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Parents make plea for marching band uniforms

September 21, 2004|by CANDICE BOSELY

martinsburg@herald-mail.com

INWOOD, W.Va. - And the band marched on ... in old uniforms that are hot, too few in number and that have been "patched and repatched," a parent of a Musselman High School marching band member said Monday night.

Speaking to Berkeley County Board of Education members, Shelly Kesecker asked the board to come up with $40,000 to buy new band uniforms and three needed instruments - a tuba, a bassoon and a set of chimes.

Schools Superintendent Manny Arvon said he will meet with the band boosters president and Musselman High School principal and draw up a contract. He said the contract could include grant money and a zero-percent interest loan.

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Third-year band director Michael Knepper said the number of students in the band has grown to 71.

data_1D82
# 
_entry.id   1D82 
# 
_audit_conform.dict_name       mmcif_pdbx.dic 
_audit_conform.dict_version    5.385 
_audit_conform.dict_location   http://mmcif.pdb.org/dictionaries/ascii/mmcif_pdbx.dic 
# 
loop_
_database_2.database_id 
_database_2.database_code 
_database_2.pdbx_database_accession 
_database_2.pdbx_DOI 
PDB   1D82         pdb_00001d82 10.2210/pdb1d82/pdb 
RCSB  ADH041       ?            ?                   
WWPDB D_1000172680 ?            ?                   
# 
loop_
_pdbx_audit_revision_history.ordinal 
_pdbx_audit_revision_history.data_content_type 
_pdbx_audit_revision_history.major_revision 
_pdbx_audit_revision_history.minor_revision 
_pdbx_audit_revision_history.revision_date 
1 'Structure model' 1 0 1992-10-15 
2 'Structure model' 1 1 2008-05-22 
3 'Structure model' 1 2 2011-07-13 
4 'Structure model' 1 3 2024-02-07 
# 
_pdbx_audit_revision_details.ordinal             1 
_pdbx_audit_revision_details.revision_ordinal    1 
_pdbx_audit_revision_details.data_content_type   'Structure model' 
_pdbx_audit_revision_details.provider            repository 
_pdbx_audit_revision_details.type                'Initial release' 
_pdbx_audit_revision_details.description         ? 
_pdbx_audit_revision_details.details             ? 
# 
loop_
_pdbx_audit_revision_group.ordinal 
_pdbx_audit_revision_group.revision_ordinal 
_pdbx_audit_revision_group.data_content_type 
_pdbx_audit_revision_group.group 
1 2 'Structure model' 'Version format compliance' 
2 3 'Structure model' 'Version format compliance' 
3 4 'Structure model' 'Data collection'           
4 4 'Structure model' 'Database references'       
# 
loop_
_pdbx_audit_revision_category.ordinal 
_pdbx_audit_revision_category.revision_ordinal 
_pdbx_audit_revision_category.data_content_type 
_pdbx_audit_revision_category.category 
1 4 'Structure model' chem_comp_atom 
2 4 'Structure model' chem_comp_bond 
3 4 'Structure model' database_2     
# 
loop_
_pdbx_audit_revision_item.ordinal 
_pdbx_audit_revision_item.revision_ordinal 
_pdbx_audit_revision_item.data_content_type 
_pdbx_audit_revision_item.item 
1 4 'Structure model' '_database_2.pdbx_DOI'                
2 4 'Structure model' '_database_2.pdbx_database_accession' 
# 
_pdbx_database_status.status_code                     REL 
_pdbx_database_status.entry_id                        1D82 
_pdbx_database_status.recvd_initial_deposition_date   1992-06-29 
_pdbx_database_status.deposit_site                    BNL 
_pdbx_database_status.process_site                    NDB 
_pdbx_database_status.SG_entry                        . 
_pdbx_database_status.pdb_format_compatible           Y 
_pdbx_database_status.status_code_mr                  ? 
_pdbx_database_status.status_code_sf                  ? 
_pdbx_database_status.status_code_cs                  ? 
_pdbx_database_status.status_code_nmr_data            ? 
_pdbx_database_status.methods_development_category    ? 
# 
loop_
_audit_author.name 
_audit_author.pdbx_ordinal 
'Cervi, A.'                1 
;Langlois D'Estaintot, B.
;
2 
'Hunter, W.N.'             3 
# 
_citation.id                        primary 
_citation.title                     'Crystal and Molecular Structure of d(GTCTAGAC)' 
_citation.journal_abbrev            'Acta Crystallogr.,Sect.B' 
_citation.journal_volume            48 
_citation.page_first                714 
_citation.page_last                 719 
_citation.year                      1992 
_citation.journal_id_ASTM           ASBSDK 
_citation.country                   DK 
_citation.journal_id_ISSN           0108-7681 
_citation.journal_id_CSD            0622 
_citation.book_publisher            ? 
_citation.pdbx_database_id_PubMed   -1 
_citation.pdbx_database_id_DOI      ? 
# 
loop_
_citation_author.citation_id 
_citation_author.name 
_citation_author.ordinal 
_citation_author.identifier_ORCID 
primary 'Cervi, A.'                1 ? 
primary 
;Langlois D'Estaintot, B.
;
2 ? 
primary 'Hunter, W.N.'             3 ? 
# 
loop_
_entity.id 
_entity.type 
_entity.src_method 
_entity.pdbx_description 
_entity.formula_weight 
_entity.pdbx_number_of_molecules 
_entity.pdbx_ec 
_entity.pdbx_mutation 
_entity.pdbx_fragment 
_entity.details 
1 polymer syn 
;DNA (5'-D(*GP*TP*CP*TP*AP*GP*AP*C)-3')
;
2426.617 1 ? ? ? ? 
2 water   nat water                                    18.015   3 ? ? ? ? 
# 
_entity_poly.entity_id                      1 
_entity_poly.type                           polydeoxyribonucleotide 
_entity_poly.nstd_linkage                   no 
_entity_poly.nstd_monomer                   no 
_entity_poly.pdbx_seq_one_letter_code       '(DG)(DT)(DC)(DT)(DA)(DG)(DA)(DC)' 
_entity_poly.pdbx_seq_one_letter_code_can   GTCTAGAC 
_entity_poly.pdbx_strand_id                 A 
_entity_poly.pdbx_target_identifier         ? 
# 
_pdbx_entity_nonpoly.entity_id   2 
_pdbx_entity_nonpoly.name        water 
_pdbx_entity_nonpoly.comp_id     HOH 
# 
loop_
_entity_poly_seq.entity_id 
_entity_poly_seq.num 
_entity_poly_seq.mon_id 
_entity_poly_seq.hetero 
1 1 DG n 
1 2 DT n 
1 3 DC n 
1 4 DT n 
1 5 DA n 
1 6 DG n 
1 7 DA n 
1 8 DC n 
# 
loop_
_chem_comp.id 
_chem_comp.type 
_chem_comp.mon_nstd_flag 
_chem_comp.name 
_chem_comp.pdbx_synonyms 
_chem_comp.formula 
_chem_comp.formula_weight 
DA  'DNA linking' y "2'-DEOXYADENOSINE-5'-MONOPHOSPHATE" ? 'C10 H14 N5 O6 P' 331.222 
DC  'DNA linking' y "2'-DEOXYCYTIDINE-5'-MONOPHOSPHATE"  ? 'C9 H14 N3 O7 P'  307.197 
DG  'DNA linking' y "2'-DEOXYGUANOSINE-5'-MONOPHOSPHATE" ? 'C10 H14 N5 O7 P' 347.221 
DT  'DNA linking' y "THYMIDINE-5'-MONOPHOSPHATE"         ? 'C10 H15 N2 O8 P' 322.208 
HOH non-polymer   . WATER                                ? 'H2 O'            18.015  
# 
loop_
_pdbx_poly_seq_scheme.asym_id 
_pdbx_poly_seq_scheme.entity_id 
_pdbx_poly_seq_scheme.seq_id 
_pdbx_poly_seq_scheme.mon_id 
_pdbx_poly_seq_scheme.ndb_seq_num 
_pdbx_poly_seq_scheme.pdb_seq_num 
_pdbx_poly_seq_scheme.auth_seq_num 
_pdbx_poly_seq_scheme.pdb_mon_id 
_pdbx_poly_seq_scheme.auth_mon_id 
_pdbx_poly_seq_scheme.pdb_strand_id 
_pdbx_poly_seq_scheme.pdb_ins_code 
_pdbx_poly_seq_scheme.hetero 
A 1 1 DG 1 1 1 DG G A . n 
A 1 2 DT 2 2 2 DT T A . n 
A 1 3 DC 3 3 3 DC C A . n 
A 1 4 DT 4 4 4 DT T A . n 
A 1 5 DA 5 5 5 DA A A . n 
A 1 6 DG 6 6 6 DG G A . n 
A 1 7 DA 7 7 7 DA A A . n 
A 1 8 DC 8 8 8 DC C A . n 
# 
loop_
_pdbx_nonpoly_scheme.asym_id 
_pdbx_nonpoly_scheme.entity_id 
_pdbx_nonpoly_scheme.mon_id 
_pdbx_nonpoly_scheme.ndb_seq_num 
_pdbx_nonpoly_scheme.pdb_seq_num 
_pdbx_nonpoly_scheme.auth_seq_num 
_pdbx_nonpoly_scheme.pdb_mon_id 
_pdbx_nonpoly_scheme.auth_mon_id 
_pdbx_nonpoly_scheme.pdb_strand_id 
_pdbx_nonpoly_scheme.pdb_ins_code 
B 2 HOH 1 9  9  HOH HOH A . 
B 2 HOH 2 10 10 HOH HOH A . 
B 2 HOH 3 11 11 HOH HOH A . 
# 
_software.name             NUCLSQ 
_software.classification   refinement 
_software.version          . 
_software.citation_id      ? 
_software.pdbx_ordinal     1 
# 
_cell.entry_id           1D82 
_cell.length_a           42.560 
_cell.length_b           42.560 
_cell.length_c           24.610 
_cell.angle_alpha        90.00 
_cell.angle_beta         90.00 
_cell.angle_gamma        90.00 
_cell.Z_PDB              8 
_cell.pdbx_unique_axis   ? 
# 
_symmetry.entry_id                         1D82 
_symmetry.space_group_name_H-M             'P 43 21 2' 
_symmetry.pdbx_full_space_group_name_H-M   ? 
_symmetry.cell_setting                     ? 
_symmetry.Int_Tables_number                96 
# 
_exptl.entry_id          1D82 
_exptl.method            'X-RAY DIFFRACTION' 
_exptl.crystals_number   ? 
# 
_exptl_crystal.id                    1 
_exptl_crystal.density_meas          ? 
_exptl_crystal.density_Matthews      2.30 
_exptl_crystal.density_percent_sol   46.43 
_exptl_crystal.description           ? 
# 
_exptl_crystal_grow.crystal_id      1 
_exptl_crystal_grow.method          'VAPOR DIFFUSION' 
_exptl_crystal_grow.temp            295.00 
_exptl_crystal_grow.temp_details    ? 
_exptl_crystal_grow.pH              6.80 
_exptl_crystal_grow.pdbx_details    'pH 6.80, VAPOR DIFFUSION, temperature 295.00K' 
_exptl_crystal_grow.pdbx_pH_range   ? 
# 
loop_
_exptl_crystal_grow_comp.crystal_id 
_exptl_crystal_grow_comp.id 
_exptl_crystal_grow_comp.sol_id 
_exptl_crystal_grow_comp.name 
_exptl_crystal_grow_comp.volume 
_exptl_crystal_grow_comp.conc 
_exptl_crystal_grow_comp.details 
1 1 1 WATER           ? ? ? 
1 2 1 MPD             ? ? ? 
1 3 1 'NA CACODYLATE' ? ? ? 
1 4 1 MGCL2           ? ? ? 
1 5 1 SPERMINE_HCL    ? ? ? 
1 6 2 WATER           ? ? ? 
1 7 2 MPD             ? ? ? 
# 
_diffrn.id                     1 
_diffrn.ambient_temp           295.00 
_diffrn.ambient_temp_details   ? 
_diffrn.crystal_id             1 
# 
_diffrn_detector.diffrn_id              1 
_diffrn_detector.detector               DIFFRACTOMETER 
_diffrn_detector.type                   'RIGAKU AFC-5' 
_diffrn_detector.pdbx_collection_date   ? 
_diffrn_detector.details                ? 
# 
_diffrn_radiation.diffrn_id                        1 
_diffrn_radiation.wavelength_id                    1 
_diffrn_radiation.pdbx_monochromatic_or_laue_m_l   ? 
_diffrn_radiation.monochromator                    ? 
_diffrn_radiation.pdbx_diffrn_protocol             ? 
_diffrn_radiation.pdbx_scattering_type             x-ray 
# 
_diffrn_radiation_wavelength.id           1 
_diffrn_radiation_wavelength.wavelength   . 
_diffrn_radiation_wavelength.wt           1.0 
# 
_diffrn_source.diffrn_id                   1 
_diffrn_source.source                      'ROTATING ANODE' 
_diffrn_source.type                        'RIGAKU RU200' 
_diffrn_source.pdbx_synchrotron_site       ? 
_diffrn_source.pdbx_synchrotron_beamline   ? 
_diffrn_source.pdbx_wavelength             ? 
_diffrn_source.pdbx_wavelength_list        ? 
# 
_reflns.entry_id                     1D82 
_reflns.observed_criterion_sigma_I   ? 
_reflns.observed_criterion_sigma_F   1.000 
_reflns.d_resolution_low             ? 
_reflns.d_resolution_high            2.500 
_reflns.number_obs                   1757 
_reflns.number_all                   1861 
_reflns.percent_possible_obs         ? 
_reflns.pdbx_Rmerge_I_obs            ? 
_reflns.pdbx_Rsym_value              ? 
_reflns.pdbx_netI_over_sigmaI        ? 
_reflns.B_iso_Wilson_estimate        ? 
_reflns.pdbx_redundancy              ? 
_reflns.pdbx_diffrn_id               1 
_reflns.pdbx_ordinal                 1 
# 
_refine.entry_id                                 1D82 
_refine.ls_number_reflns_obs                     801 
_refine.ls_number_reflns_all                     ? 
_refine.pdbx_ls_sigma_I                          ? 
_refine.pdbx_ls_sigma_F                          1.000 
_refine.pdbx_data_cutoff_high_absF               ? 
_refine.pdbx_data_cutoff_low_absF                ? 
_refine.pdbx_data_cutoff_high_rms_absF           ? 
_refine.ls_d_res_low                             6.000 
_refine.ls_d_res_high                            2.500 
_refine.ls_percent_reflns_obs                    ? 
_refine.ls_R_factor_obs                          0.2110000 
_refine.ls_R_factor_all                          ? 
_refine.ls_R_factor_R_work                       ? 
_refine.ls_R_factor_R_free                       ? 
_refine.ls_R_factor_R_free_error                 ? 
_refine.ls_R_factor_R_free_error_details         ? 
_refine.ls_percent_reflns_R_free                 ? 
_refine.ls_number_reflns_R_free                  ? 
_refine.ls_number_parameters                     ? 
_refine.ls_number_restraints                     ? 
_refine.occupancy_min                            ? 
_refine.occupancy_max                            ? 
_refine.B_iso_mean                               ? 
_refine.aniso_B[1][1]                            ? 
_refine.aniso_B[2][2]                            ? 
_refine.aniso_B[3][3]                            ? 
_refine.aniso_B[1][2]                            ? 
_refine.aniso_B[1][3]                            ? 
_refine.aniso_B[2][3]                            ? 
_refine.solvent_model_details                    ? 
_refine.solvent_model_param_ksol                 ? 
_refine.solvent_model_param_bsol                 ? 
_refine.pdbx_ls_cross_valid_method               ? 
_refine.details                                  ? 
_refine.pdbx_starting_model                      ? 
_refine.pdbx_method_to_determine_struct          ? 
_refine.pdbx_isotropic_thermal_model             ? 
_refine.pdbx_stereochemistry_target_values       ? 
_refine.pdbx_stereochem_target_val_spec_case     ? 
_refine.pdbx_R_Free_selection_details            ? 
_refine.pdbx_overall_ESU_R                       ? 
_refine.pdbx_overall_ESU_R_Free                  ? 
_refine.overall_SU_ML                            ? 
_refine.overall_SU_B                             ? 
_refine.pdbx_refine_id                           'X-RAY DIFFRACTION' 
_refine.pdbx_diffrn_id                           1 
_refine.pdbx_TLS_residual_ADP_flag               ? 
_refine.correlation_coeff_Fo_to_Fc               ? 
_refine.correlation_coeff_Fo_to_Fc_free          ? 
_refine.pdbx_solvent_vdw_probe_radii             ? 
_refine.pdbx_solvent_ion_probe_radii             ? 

"It's becoming too much for us to handle," Knepper told board members. "It's the growth of a champion and I want them to dress like one."

A member of the band modeled a red, white and green uniform like those the school hopes to buy. Simple in design, the uniform features elongated peaked cuffs reminiscent of those found on superhero costumes.

Knepper said the uniform was designed for a world-champion band and was one of the few red and green ones he could find that did not look like it was meant to be worn only at Christmas.

Red and green are Musselman High School's colors.

This year Musselman High's band is competing for its third straight chapter championship in a regional tournament that features bands from the Eastern Panhandle, Maryland and Virginia, Knepper said.

Mike Fairless, whose son is in the band, said music education offers a number of benefits. Being in the band improves self-esteem, teaches teamwork and offers a chance for social interaction students might not otherwise have.

Music crosses cultures, it allows children to use their natural talents and gives them a sense of pride and achievement, Fairless said.

It's also fun for both students and the community.

"I go to the football games to watch the band," Fairless said.

Fairless said students with a music education score higher on the Scholastic Aptitude Test and are less likely to have drug problems.

Arvon said after the meeting that he supports buying new uniforms and, after drawing it up, will present the contract to board members for approval.

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